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Kent register first Championship win
Kent register first Championship win

Kent finally registered their first win of the 2022 County Championship season on Wednesday when they defeated Gloucestershire by eight wickets.

Needing five wickets on the final day with a potential chase on the cards too, Kent knocked off the rest of the Gloucestershire batters by tea and chased down 88 comfortably in the final session to take 22 points form the match.

Centuries from Jack Leaning and Jordan Cox in the Spitfires’ first innings set up the victory, with New Zealander Jacob Duffy taking a five-fer on debut including four wickets for eight runs in a manic final session on Tuesday.

Despite almost gifting George Linde a simple catch at mid-wicket early on but for the South African’s drop, Miles Hammond got off the mark for the day off the final ball of the opening over with a cover drive for three off Tuesday’s hero Jacob Duffy.

Hammond then flicked fine for four past a diving Sam Billings, before brilliant fielding from Grant Stewart denied Chris Dent his first boundary of the day as a frantic start continued in the Canterbury sun.

Hammond began to accelerate, flicking Quinn off his pads to the square leg boundary for a fine four, and Dent crunched back-to-back boundaries as the visitors moved ever closer to making Kent bat again.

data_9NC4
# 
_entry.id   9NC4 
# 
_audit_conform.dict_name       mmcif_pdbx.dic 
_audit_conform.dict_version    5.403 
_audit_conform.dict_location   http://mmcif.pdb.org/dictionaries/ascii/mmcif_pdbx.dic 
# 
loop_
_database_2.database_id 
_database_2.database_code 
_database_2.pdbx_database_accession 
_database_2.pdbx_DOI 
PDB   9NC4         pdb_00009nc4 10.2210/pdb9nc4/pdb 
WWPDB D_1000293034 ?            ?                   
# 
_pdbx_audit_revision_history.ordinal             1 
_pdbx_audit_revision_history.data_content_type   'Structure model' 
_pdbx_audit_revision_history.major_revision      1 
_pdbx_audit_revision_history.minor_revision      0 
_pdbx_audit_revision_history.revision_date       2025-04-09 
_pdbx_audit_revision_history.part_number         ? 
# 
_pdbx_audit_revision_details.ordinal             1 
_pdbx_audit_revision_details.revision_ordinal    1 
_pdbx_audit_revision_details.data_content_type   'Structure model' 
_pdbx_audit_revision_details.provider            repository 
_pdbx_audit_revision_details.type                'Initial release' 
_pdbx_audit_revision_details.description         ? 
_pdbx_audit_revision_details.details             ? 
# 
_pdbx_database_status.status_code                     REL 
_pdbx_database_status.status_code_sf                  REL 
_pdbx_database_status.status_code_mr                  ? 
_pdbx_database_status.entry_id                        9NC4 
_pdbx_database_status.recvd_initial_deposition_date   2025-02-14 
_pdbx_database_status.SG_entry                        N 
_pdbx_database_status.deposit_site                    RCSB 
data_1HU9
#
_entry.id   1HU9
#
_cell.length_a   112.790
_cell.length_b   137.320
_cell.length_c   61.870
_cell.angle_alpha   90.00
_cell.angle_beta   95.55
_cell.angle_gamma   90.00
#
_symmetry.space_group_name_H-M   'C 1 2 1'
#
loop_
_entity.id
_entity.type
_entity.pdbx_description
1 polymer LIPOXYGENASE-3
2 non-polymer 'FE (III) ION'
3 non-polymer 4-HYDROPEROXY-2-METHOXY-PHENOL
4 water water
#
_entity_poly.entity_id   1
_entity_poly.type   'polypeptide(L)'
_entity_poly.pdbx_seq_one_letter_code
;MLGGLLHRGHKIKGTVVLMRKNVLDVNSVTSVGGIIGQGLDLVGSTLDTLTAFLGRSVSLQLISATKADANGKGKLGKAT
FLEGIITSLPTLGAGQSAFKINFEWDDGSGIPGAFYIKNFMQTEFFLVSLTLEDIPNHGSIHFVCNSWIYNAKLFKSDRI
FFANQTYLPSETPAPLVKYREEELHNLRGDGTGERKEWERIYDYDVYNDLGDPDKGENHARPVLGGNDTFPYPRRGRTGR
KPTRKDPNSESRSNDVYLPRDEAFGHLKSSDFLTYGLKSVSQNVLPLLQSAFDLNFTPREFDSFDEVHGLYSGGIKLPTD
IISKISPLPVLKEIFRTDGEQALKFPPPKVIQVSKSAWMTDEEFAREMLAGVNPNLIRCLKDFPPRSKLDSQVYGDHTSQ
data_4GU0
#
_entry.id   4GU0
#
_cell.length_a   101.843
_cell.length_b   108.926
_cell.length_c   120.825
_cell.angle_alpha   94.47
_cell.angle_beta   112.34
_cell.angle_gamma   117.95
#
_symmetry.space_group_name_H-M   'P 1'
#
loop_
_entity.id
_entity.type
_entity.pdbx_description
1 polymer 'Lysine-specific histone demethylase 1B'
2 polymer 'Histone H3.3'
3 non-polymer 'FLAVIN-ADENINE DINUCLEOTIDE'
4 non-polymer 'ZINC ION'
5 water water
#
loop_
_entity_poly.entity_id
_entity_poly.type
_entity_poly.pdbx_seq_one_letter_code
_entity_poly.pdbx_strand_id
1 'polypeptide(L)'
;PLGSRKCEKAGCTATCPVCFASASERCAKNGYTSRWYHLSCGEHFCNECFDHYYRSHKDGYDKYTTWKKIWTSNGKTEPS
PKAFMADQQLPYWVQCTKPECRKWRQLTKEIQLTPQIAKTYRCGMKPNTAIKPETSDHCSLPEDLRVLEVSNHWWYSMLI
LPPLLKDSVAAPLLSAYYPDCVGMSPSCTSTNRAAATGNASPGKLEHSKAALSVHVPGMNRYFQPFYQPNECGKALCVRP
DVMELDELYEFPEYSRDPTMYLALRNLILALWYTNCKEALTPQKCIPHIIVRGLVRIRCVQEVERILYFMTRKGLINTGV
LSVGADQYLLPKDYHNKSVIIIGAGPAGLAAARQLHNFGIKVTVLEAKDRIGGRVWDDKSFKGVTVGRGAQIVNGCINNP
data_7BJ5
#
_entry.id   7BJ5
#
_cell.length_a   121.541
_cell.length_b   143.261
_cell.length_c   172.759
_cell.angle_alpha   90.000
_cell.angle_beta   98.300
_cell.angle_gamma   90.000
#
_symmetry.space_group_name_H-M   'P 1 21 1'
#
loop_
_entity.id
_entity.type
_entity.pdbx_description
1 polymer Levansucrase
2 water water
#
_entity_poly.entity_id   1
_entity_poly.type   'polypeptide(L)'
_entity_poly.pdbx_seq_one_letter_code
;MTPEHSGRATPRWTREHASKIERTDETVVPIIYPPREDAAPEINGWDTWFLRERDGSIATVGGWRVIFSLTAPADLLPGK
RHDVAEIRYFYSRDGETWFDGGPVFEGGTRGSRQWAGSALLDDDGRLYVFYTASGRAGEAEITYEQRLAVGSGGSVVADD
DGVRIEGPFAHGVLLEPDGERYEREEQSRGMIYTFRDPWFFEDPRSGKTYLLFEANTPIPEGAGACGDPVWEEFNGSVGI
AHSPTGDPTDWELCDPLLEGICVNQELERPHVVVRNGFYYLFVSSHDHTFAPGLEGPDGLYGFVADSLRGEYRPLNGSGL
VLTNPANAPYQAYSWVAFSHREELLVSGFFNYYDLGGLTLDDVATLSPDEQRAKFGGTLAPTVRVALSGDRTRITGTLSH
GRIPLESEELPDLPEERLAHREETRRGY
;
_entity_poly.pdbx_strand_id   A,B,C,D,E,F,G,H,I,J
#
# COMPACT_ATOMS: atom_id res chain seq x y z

The 50-partnership arrived in good time from just 60 balls, but Jacob Duffy struck to register a five-wicket haul on Spitfires debut.

Drawing an edge from Dent, Jordan Cox juggled the ball at second slip. Birthday boy Sam Billings was on hand to mop up however and took the catch to send the Gloucestershire opener on his way for 32 and leave the visitors six down with the deficit still 35.

The 100 was brought up by Hammond with a hack for four off Linde, but with the division’s basement side still trailing by 25 it was a huge ask to save the game.

Hammond’s aggressive approach cost him when Linde bowled him with a ball that turned sharp for 41 with Gloucestershire still 17 runs off Kent’s total, but captain Ryan Higgins calmed the nerves alongside Glenn Phillips to take Gloucestershire into the lead just before lunch.

Linde almost took a sensational catch low to his left off Higgins, but the ball popped out his hand – harsh to call it a drop, but a chance nonetheless.

Higgins and Phillips brought up the 50-partnership soon after lunch, and just when it looked like the two were set for the afternoon, Matt Quin returned to the Kent bowling attack and caused Higgins to play onto his stumps to send the visiting captain on his way for 30.

The lead passed 50, but part-timer Daniel Bell-Drummond struck with just his third ball as Ollie Price pulled the medium-pacer to substitute fielder Will Harby for three.

Phillips’ third four brought up his 50, ensuring he continued where he left off after his century in the first innings. That also brought up Gloucestershire’s 200 and a lead of 74.

The innings was eventually wrapped up when Linde had Phillips caught at slip for 59, leaving Kent with 88 runs to score in the evening session with 38 overs left in the day.

Ollie Robinson got Kent off to a quick start, scoring 22 runs from 24 balls but was caught high at cover by Hammond off Zafar Gohar.

Ben Compton and Daniel Bell-Drummond were going well until the former was LBW to Phillips for 30, but the damage was done, and Bell-Drummond and Jack Leaning saw Kent through though.